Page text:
Yet again my third wish has to do with hydropower projects. I wish that all future hydropower projects be located closer to its ultimate market - India - towards the south of the country, instead of way up in the north bordering the alpine regions. What is the logic of locating the projects far away from the market? Other than to increase project cost and thereby bring down profitability, it makes no sense to locate projects far away from the market. Even a kid can understand that transportation of construction material and delivery of the product to its market will be lot more cheaper, if the production facilities are sited at locations that are closer to the market. There is something sinister in the way this simple logic is ignored.

Bhutan's Hydropower Master Plan according to my wish. No hydropower projects above the red line

Once again, my fourth wish has to do with hydropower and electricity. Our government and the hydropower sector are shameless in declaring that hydropower is the mainstay of our economic activity. We claim that we produce electricity in abundance and that our biggest export is electricity. We claim that we are the cheapest in the region - in terms of unit cost to the consumers.

If all these were true, how is it that our factories in Pasakha are shutting down one after another, for want of power? How is it that the common man is required to queue up for hours at the gas station, to buy and use imported LPG and kerosene for cooking and heating, instead of the supposedly cheap electricity? How can the government and the power sector be so brazen as to claim that we are the cheapest in the region? How does it matter? I repeat, how does it matter when, in the face of all this gloating, the reality is that the Bhutanese people are unable to afford our own electricity - neither for cooking nor for heating homes?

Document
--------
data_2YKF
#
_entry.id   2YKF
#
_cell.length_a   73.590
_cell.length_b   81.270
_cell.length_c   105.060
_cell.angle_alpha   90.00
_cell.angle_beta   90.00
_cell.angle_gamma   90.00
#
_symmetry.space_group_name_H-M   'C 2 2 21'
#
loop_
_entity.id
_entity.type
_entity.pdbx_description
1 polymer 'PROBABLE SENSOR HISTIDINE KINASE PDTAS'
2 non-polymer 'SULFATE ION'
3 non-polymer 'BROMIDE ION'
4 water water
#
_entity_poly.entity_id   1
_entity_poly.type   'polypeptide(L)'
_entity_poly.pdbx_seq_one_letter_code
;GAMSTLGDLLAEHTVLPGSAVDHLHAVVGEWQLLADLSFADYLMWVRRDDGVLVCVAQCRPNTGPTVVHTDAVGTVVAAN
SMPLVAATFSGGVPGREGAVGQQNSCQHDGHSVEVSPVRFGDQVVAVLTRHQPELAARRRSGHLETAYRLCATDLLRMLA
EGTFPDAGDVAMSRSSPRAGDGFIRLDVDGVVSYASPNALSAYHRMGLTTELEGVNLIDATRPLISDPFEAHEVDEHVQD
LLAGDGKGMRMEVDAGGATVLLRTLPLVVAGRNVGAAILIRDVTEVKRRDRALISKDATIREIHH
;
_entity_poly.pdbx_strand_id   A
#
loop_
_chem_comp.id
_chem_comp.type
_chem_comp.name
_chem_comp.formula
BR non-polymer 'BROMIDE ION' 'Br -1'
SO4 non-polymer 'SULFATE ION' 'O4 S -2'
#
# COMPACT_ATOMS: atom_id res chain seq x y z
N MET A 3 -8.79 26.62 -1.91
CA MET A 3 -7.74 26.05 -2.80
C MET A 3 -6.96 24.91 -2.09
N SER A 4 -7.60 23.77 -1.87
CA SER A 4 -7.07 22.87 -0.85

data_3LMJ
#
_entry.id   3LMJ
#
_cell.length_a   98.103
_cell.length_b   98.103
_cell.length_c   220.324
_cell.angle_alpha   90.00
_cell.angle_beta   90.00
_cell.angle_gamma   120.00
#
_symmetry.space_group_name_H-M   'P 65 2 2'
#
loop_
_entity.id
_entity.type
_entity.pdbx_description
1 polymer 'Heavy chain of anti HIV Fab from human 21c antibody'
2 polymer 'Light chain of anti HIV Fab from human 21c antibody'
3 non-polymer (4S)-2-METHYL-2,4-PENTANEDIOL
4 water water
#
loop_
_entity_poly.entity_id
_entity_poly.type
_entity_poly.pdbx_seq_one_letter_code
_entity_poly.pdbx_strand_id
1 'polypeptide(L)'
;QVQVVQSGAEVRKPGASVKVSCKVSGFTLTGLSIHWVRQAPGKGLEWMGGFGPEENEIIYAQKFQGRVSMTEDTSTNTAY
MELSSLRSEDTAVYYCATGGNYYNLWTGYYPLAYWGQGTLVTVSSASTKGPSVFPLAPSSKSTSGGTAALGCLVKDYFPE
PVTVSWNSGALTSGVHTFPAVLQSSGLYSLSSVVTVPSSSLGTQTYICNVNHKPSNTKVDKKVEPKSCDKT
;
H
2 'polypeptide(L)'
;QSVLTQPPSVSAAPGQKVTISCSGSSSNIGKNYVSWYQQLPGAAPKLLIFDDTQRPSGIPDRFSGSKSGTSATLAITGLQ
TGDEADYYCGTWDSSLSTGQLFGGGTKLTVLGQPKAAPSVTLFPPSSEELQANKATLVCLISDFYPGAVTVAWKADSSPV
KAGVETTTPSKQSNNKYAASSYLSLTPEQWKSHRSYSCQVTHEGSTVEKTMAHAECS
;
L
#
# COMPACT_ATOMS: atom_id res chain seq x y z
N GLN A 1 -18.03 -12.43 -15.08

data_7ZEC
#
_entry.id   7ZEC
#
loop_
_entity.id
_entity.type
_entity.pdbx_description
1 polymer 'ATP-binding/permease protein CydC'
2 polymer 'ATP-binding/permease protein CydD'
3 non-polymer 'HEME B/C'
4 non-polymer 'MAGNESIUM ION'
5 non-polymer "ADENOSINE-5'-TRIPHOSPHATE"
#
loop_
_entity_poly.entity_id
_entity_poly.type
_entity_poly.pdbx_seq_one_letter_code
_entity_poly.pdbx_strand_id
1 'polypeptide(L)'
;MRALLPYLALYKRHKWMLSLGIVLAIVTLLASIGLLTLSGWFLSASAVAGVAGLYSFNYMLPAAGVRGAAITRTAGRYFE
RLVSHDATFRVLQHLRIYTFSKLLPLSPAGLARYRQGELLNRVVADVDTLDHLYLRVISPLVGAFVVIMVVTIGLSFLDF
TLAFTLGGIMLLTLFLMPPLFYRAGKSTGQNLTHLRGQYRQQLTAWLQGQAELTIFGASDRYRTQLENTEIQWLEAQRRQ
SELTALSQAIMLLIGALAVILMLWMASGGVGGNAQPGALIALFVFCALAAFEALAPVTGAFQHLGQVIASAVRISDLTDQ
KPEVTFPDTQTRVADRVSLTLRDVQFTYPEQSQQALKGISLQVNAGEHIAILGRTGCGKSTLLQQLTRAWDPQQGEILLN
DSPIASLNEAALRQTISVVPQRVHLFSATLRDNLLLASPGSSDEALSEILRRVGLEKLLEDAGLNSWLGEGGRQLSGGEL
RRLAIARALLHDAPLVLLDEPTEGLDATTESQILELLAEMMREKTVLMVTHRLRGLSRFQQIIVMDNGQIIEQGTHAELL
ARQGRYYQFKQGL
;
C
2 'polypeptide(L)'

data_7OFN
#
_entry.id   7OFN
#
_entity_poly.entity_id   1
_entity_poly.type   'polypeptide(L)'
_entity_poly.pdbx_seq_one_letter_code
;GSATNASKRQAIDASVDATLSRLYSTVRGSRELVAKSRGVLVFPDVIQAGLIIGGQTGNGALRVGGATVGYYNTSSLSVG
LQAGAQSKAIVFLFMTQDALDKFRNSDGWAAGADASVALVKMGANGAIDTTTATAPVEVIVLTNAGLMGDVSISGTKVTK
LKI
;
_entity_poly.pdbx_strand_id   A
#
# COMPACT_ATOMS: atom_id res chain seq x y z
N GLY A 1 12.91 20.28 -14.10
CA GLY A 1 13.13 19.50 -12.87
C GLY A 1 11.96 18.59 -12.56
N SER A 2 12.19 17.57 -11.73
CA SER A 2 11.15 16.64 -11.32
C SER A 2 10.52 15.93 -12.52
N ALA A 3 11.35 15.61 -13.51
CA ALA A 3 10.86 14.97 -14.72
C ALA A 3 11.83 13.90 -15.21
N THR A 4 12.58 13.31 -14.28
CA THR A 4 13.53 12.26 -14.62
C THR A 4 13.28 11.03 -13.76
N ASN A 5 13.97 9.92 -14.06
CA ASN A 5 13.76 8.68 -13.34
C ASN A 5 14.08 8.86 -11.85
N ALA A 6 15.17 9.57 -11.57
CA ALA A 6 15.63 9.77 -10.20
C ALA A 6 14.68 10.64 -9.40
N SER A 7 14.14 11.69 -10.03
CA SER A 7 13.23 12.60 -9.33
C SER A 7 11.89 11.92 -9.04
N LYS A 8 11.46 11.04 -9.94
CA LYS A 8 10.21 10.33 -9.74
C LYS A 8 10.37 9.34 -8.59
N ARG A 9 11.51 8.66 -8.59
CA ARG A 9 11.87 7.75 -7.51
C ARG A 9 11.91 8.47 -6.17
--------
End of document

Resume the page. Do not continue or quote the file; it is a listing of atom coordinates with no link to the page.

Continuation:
Therefore, my IVth wish is that instead of the Economic Affairs Ministry trying to organize and streamline the long queues at the gas stations, the government and the contended mandarins at the power sector put their acts together to ensure that there is no need for long queues at the gas station. One sure way is to make electricity affordable to the Bhutanese people. What we lose in Rupee earnings as a result of making electricity affordable for the Bhutanese people will be more than made up through reduced import of LPG and kerosene. Please do some mathematics.

The most shameful thing about a country that projects itself as a net exporter of hydro electricity, is the fact that we have to import power during the winter months at a price higher than that at which we export during the summer months. This is a most shameful and pathetic situation!